Taming the groundwater chaos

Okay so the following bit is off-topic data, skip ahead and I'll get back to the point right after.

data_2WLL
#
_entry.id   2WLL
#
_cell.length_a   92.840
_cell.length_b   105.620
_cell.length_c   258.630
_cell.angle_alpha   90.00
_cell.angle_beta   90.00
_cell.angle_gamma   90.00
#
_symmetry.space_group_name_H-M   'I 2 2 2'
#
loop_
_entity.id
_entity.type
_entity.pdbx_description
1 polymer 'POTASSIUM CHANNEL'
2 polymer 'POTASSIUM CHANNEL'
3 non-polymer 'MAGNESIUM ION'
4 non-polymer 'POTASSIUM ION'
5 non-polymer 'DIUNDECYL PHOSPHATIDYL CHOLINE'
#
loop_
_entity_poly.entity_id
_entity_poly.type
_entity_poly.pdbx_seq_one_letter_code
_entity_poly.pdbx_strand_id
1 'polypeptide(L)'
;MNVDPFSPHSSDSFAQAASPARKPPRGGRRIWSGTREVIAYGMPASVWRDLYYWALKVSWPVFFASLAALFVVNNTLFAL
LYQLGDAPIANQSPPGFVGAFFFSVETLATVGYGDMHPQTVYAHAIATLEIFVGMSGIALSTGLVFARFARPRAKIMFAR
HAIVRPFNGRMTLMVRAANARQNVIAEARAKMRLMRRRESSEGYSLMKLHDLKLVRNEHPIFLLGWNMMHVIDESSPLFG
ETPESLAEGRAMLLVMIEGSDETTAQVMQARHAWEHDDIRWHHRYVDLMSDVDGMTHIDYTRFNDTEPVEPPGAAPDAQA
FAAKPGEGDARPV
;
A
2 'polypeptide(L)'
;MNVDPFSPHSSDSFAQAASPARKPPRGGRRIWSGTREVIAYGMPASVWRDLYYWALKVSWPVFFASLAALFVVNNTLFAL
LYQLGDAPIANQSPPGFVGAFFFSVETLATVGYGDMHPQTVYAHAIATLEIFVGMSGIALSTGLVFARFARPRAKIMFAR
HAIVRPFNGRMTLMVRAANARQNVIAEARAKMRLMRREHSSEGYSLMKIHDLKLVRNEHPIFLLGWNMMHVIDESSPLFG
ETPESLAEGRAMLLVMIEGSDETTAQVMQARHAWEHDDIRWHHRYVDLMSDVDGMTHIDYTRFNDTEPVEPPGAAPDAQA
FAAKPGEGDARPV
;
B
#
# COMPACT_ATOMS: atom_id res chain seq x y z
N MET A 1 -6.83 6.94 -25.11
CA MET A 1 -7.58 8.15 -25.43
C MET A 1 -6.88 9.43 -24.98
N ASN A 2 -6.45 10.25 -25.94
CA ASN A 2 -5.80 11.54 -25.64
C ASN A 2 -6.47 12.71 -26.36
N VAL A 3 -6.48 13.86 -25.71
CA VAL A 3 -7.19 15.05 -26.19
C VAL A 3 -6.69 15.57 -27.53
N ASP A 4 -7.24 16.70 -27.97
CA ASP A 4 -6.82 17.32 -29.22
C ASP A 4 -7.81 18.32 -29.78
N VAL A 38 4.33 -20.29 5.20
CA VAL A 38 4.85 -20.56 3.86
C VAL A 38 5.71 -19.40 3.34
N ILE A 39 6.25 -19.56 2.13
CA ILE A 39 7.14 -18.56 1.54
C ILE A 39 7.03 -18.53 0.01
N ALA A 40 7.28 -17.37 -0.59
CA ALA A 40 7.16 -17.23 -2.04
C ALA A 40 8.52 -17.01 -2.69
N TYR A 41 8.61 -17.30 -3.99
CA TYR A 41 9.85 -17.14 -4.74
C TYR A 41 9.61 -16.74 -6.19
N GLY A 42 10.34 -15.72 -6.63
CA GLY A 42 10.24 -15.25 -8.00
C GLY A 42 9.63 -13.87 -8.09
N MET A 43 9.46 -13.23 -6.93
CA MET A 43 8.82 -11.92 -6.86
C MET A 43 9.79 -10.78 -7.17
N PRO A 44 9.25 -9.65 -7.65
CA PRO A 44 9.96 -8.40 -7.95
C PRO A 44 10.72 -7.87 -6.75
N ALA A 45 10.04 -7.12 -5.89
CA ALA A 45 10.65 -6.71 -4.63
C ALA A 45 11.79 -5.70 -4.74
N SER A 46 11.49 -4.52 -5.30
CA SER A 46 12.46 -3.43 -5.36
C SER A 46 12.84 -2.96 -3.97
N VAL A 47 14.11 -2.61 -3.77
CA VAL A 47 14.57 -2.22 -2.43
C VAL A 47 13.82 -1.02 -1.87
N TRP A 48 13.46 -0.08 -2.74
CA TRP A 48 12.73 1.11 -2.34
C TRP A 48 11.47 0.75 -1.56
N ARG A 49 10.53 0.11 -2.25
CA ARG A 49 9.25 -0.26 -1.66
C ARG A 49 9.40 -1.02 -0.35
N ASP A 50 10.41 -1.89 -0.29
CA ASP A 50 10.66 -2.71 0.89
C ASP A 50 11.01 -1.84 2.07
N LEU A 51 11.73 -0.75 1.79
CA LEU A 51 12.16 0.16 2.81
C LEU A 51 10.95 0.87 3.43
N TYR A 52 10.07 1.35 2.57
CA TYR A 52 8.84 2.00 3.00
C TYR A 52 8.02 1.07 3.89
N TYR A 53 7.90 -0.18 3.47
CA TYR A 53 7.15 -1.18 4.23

ABSTRACT: This chapter deals with how to tame the Spanish groundwater chaos by identifying examples-defined by the absence of actual control or order in the governance and management of the resource combined with physical deterioration. Aquifer use has intensified in the last 50 years, in many cases over the stipulated recharge rate. The Spanish law articulated since 1985 developed measures to regulate and control abstractions by declaring an aquifer overexploited, yet these measures have failed in most cases to make users comply and ultimately improve the quantitative and qualitative status of the resource as required under the Water Framework Directive (WFD). Yet there have been spontaneous user led initiatives, framing collective action institutions. These young groundwater collective institutions developed along a spectrum of available organizational formats, both in the public and in the private domain, reflect the diversity of groundwater rights. An evolution of collective action is emerging with the focus on reducing risk through the development of a portfolio of water resources: surface, groundwater, desalinated, recharged or recycled. The most important development has been the introduction of flexibility of access to multiple types of water resources. An example on this latter aspect is presented, with the case of three groundwater bodies in Almería: Campo de Dalías, Medio-Bajo Andarax, and Campo de Níjar, where a set of diverse institutional settings has been established in order to tame the chaos, but which leaves some questions unanswered on the overall resilience of the overall system to intensive groundwater use.